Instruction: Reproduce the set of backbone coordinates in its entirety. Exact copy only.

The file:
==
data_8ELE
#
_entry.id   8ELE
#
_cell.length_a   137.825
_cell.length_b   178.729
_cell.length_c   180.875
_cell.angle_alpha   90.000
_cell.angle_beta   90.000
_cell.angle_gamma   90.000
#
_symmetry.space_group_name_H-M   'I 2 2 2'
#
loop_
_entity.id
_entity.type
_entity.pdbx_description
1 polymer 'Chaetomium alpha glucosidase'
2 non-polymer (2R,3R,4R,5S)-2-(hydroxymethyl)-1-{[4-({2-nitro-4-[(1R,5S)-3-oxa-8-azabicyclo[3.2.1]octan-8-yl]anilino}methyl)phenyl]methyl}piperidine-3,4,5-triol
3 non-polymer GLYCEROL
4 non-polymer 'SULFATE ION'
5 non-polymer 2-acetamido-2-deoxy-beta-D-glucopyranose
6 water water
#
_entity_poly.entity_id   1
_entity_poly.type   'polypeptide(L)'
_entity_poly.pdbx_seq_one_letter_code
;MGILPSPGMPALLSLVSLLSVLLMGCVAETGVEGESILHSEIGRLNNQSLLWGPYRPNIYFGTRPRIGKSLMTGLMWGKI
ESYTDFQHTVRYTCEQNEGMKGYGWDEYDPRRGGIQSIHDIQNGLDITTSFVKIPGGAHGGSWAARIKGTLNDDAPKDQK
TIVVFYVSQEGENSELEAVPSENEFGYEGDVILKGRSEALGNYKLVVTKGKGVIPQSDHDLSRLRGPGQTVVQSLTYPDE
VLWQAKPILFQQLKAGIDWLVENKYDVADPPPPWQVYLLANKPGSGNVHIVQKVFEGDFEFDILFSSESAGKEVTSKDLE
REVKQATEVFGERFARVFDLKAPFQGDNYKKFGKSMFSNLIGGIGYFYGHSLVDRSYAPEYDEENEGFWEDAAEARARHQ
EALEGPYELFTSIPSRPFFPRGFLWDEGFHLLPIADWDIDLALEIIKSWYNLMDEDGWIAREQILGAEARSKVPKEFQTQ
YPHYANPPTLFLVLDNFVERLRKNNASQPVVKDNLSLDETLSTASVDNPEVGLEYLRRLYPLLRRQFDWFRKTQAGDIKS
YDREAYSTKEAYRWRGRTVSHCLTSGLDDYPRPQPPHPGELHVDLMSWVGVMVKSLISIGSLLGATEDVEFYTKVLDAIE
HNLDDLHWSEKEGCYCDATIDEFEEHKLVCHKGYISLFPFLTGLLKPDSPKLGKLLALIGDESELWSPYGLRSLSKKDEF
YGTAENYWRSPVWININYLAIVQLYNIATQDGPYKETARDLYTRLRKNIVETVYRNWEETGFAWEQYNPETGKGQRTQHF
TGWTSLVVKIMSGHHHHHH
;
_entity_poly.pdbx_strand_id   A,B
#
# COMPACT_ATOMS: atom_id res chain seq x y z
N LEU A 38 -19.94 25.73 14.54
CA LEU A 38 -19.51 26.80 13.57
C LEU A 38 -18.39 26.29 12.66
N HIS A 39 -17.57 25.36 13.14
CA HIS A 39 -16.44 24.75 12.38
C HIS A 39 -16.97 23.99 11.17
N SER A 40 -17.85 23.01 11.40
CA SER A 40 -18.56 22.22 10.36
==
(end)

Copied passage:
data_8ELE
#
_entry.id   8ELE
#
_cell.length_a   137.825
_cell.length_b   178.729
_cell.length_c   180.875
_cell.angle_alpha   90.000
_cell.angle_beta   90.000
_cell.angle_gamma   90.000
#
_symmetry.space_group_name_H-M   'I 2 2 2'
#
loop_
_entity.id
_entity.type
_entity.pdbx_description
1 polymer 'Chaetomium alpha glucosidase'
2 non-polymer (2R,3R,4R,5S)-2-(hydroxymethyl)-1-{[4-({2-nitro-4-[(1R,5S)-3-oxa-8-azabicyclo[3.2.1]octan-8-yl]anilino}methyl)phenyl]methyl}piperidine-3,4,5-triol
3 non-polymer GLYCEROL
4 non-polymer 'SULFATE ION'
5 non-polymer 2-acetamido-2-deoxy-beta-D-glucopyranose
6 water water
#
_entity_poly.entity_id   1
_entity_poly.type   'polypeptide(L)'
_entity_poly.pdbx_seq_one_letter_code
;MGILPSPGMPALLSLVSLLSVLLMGCVAETGVEGESILHSEIGRLNNQSLLWGPYRPNIYFGTRPRIGKSLMTGLMWGKI
ESYTDFQHTVRYTCEQNEGMKGYGWDEYDPRRGGIQSIHDIQNGLDITTSFVKIPGGAHGGSWAARIKGTLNDDAPKDQK
TIVVFYVSQEGENSELEAVPSENEFGYEGDVILKGRSEALGNYKLVVTKGKGVIPQSDHDLSRLRGPGQTVVQSLTYPDE
VLWQAKPILFQQLKAGIDWLVENKYDVADPPPPWQVYLLANKPGSGNVHIVQKVFEGDFEFDILFSSESAGKEVTSKDLE
REVKQATEVFGERFARVFDLKAPFQGDNYKKFGKSMFSNLIGGIGYFYGHSLVDRSYAPEYDEENEGFWEDAAEARARHQ
EALEGPYELFTSIPSRPFFPRGFLWDEGFHLLPIADWDIDLALEIIKSWYNLMDEDGWIAREQILGAEARSKVPKEFQTQ
YPHYANPPTLFLVLDNFVERLRKNNASQPVVKDNLSLDETLSTASVDNPEVGLEYLRRLYPLLRRQFDWFRKTQAGDIKS
YDREAYSTKEAYRWRGRTVSHCLTSGLDDYPRPQPPHPGELHVDLMSWVGVMVKSLISIGSLLGATEDVEFYTKVLDAIE
HNLDDLHWSEKEGCYCDATIDEFEEHKLVCHKGYISLFPFLTGLLKPDSPKLGKLLALIGDESELWSPYGLRSLSKKDEF
YGTAENYWRSPVWININYLAIVQLYNIATQDGPYKETARDLYTRLRKNIVETVYRNWEETGFAWEQYNPETGKGQRTQHF
TGWTSLVVKIMSGHHHHHH
;
_entity_poly.pdbx_strand_id   A,B
#
# COMPACT_ATOMS: atom_id res chain seq x y z
N LEU A 38 -19.94 25.73 14.54
CA LEU A 38 -19.51 26.80 13.57
C LEU A 38 -18.39 26.29 12.66
N HIS A 39 -17.57 25.36 13.14
CA HIS A 39 -16.44 24.75 12.38
C HIS A 39 -16.97 23.99 11.17
N SER A 40 -17.85 23.01 11.40
CA SER A 40 -18.56 22.22 10.36